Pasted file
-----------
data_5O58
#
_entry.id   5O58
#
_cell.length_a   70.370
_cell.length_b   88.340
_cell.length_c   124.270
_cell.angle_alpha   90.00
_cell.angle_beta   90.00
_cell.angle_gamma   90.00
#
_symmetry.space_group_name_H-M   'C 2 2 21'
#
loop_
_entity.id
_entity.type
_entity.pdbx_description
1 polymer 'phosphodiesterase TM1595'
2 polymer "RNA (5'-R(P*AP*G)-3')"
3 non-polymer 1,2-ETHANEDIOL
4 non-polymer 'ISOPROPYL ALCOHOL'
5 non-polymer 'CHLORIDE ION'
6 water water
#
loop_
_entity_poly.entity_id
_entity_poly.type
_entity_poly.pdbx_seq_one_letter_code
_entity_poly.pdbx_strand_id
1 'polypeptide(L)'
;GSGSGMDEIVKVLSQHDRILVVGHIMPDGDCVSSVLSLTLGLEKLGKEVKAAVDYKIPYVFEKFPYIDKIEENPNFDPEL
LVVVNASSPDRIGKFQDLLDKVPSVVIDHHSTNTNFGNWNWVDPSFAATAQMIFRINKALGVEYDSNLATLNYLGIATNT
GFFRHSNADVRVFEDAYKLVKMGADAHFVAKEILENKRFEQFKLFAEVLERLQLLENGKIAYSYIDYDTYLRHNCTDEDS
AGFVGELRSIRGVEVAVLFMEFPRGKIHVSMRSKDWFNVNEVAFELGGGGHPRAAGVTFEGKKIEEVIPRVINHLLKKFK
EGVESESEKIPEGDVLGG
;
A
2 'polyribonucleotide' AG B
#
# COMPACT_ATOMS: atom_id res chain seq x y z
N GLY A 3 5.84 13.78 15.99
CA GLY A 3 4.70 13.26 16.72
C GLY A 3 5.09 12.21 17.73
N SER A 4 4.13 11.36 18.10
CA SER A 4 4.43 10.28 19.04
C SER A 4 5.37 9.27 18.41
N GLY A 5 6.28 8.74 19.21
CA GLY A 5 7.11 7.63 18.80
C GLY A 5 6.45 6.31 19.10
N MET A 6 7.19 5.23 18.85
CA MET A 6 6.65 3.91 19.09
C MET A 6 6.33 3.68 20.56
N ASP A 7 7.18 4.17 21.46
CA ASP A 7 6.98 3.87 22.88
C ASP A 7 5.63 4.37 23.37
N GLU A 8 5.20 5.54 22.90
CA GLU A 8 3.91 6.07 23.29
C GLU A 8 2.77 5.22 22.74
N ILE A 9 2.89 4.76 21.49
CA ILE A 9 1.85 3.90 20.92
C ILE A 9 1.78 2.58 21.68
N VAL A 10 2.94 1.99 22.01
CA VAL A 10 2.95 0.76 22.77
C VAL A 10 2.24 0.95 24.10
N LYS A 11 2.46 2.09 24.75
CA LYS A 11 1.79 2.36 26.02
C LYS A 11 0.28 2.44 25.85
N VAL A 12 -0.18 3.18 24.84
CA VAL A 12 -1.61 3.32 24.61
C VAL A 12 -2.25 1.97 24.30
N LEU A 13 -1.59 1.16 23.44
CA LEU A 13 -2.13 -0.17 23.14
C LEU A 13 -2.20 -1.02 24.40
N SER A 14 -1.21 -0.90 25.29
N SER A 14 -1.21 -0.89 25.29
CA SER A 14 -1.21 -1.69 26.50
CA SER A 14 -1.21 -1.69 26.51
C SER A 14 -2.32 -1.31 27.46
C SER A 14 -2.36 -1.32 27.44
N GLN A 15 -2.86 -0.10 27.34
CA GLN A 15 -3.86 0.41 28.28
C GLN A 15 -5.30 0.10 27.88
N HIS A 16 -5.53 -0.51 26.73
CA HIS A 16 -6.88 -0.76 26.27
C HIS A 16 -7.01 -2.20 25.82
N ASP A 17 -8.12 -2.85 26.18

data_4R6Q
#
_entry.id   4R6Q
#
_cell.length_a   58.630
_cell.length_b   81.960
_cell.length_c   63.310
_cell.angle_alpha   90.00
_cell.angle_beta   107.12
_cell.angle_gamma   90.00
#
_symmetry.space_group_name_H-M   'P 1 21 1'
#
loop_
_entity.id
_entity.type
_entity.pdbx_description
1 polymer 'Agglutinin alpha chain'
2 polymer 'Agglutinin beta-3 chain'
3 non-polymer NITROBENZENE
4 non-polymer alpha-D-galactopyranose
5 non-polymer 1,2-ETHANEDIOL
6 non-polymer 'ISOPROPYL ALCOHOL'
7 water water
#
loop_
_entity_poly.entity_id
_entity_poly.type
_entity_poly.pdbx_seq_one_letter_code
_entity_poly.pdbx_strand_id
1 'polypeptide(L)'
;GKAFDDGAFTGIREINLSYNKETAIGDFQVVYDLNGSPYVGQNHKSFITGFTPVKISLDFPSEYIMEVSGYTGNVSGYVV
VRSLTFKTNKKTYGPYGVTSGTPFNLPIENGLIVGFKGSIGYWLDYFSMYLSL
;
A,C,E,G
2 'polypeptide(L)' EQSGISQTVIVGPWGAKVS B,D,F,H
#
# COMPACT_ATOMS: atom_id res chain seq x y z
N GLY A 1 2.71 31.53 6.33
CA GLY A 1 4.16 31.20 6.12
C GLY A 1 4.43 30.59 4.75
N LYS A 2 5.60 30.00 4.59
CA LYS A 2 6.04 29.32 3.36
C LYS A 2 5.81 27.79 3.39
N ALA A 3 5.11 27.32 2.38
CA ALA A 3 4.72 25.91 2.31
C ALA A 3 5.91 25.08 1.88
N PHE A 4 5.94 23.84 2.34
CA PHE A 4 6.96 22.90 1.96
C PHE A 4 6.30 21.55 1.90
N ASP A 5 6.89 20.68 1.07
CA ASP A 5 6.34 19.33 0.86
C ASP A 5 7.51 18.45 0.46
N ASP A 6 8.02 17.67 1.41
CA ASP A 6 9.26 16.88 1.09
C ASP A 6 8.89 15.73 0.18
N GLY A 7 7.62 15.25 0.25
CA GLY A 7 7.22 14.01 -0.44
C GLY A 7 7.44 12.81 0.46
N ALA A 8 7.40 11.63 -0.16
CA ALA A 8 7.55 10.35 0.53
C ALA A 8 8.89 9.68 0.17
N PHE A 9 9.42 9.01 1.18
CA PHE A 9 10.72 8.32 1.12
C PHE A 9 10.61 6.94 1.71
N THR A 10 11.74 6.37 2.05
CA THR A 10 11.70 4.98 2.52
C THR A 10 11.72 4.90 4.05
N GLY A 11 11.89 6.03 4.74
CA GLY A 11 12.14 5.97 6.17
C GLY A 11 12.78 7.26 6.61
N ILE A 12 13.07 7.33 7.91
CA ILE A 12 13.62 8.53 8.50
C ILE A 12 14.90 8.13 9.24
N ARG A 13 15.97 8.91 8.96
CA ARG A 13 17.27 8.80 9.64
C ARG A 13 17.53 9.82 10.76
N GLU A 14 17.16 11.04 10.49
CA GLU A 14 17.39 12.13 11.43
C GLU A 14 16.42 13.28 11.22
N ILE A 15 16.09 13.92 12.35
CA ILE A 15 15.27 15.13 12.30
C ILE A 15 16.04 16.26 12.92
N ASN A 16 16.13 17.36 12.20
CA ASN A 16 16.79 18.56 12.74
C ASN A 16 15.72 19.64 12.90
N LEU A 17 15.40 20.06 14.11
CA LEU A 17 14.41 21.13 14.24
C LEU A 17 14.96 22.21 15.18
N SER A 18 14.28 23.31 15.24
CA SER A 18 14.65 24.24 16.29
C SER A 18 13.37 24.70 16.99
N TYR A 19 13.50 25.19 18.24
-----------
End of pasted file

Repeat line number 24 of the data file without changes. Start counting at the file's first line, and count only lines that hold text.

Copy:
#